Seamless: Seamless half-round European gutters are manufactured on site at the time of installation, and only have seams in the corners of the gutter system. When viewing the gutter system from the ground, no joints are visible, creating a smooth expanse that is pleasing to the eye.

Solderless: Fabricated to fit to together when installed, solderless European gutters are sectional but have the appearance of a seamless gutter system.

Materials for European Gutters

While copper is certainly the most popular euro gutter material, European style gutters are available in a variety of different metals, including thick-gauge aluminum, galvanized steel, and zinc.Steel is becoming more popular due to its strength. Strong and corrosion-resistant, galvalume gutters are made of steel and coated with a mixture of zinc and aluminum.

Steel is becoming more popular due to its strength. Also gaining in popularity, galvalume gutters are made of steel and coated with a mixture of zinc and aluminum.

Give Your Home Exterior a Facelift this Spring

Spring heightens our senses and inspires us to refresh our homes, both inside and out. It’s a time when we shake off the gloomy days of winter and get our backyards ready for summer entertaining. Here are some low-budget ways to give your home’s exterior a facelift this spring.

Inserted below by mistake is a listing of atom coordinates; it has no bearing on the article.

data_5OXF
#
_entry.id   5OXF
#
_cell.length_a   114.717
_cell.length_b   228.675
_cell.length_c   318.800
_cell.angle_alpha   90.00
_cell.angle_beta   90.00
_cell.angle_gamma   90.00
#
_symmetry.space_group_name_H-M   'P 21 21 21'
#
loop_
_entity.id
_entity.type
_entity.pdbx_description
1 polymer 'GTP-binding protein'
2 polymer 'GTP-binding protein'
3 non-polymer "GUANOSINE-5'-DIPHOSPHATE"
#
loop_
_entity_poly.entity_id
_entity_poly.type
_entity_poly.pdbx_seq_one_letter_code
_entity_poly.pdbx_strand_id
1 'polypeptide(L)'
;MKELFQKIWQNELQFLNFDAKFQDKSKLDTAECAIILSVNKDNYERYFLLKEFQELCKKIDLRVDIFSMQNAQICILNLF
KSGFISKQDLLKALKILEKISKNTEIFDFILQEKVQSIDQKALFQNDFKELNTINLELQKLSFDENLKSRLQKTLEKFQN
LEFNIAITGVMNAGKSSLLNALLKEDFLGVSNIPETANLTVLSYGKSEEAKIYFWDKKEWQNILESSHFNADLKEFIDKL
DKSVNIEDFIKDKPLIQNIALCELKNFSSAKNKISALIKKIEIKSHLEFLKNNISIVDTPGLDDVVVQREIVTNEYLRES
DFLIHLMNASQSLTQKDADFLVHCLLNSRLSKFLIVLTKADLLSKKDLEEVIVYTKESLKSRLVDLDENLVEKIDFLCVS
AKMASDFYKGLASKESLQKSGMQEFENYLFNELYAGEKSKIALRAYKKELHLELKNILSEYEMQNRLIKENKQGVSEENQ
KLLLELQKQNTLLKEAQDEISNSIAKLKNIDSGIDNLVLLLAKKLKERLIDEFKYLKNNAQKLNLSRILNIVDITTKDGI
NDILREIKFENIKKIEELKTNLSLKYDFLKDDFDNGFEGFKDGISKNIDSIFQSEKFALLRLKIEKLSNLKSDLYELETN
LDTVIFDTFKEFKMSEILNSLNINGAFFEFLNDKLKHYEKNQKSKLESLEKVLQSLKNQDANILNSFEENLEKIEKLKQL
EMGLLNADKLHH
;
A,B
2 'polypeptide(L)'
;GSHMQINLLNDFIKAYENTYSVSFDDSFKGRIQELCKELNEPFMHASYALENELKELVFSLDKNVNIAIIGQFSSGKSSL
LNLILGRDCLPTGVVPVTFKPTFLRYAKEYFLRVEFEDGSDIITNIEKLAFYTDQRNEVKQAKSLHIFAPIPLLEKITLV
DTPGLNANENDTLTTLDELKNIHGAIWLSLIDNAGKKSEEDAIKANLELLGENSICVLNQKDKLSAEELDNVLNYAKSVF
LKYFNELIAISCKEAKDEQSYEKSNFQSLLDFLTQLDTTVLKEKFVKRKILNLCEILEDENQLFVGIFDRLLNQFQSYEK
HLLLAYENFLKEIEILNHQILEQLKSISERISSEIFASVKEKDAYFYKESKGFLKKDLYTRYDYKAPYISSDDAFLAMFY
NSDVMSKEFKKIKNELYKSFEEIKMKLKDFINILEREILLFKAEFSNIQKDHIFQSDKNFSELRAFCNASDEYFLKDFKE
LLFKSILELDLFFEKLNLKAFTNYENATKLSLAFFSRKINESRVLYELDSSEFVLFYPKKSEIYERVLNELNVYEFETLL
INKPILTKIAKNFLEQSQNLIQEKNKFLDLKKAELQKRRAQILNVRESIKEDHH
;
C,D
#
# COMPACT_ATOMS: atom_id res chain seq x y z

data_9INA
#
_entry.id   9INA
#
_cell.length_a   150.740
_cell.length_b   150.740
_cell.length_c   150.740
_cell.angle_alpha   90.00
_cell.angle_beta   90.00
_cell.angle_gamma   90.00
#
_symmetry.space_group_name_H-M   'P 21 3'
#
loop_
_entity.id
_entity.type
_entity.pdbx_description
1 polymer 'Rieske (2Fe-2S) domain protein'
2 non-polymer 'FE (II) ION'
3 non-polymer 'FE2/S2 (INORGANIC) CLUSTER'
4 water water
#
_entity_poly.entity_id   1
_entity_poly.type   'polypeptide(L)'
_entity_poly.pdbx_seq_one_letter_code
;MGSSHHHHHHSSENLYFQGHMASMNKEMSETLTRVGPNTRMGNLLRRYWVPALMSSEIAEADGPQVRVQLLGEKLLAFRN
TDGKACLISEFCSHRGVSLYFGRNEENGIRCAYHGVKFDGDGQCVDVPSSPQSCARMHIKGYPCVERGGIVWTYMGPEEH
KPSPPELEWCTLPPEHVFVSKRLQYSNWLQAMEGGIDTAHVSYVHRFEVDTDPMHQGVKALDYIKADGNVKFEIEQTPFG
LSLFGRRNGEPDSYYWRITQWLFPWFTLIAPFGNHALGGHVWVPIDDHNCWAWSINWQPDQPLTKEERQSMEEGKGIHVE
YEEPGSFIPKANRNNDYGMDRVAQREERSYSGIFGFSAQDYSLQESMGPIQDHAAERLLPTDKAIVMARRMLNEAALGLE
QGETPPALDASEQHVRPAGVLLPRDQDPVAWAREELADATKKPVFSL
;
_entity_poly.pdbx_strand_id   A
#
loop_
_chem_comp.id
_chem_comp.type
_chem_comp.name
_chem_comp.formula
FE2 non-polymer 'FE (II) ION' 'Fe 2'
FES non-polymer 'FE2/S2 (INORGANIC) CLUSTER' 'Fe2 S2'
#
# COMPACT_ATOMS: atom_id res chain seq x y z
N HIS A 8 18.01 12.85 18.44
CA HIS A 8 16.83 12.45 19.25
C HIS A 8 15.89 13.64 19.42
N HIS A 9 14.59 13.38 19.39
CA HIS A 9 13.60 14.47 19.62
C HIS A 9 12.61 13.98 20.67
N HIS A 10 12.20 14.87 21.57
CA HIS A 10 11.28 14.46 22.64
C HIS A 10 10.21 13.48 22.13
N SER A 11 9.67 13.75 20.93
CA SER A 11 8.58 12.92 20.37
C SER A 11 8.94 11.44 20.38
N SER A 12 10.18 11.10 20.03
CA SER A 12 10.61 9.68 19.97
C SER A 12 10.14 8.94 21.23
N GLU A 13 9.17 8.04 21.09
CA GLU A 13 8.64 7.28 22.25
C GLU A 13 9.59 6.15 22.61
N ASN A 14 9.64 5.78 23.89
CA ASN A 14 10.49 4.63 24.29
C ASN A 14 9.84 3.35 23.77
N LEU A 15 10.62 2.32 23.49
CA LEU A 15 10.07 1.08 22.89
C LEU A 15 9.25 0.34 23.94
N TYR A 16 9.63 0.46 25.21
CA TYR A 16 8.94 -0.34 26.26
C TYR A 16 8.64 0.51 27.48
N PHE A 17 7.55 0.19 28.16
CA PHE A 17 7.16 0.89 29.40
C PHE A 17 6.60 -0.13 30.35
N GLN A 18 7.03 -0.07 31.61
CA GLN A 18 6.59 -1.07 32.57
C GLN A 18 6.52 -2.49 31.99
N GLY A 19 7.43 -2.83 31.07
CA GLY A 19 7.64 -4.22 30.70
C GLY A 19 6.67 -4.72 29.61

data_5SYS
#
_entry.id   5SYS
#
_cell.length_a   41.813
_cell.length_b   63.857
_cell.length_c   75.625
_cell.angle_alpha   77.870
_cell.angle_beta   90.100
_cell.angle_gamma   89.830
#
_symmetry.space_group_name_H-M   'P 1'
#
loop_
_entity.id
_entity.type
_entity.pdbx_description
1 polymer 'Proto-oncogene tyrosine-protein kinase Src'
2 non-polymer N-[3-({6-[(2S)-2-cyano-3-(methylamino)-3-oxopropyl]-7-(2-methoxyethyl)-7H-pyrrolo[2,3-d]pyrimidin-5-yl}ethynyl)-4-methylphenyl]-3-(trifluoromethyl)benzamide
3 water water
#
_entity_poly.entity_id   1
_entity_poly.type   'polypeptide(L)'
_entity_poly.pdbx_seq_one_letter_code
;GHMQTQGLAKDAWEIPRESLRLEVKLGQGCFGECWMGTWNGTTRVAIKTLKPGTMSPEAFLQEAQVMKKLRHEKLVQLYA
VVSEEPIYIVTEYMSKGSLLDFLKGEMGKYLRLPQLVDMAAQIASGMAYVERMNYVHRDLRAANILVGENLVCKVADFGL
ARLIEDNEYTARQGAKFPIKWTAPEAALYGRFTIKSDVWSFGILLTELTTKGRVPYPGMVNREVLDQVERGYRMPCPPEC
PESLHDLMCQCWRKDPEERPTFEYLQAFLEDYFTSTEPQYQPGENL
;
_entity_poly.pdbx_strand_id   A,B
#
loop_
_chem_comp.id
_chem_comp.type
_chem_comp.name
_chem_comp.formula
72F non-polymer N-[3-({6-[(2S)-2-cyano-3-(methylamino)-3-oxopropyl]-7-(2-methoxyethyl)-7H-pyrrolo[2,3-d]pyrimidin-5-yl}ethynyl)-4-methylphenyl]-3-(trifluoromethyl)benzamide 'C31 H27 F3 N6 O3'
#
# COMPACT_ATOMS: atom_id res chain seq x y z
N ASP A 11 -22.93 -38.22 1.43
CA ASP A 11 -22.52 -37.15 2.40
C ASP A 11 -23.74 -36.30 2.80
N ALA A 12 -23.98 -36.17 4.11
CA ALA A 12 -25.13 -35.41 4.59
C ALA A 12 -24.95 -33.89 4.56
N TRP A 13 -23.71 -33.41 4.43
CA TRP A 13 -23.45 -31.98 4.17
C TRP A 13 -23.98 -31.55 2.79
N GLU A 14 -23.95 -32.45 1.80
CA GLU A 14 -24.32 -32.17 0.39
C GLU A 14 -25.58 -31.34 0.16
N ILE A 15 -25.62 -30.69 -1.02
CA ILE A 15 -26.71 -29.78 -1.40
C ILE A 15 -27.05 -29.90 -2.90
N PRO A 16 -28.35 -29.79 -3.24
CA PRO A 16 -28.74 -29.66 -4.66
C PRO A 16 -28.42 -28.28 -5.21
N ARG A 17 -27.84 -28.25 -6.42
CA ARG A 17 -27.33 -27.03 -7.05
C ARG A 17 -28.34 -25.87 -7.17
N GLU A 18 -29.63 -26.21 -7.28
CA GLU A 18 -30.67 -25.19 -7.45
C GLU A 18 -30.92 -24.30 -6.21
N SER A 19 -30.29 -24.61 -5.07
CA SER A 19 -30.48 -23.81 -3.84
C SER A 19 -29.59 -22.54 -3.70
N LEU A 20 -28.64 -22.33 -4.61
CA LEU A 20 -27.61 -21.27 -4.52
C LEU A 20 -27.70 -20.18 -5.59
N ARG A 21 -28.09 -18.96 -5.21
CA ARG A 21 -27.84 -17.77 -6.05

Cleaning the windows, interior and exterior, will make your house smile. It’s surprising how much light gets blocked out by even a light film of dust or grime.

While you’re out there anyway with the sudsy pail of water wipe down window sills and trim. Examine window and door frames for peeling paint, warping, cracks or gaps. If you need to fill in gaps and cracks with caulking you can do the repairs now or plan to make them in the fall before winter comes back.

Front Door

A new front door can change the whole appearance of your home. It doesn’t have to be “new.” Painting the door a bold blue, red or yellow is an economical way to brighten the main entrance to your home.

Underutilized Areas

Transforming the underutilized areas of your property can greatly improve your curb appeal. Adding outdoor furniture to a bare porch turns empty space into an inviting place to relax in warm weather. Park a bench next to a flowerbed or in front of a birdbath and a patch of lawn becomes a place to enjoy the view. Container gardens are an excellent way to beautify an entry door, deck, patio, plain fence or cement steps.

Landscaping as Camouflage

Don’t have time to paint the fence? You plan to replace the siding in the next two years, but in the meantime, the stained and dented section is very noticeable. Planting shrubs or flowering bushes can hide flawed areas of a home exterior. Camouflage air conditioner units, tanks, trash cans and pool equipment with fencing panels or outdoor screens. Use trellises and flowering climbing vines to bring spring colour into your backyard.

General Cleanup

The appearance of your property will be greatly improved with a general cleanup. Power wash hardscape elements such as a flagstone sidewalk, a concrete driveway, a fire pit, a wood deck or a paved patio. Use a power washer on siding and gutters with caution.

Remove dead plants, trees and any sections of shrubs that have become withered. Rake the lawn to get rid of leftover storm reminders like bits of twigs and decayed leaves.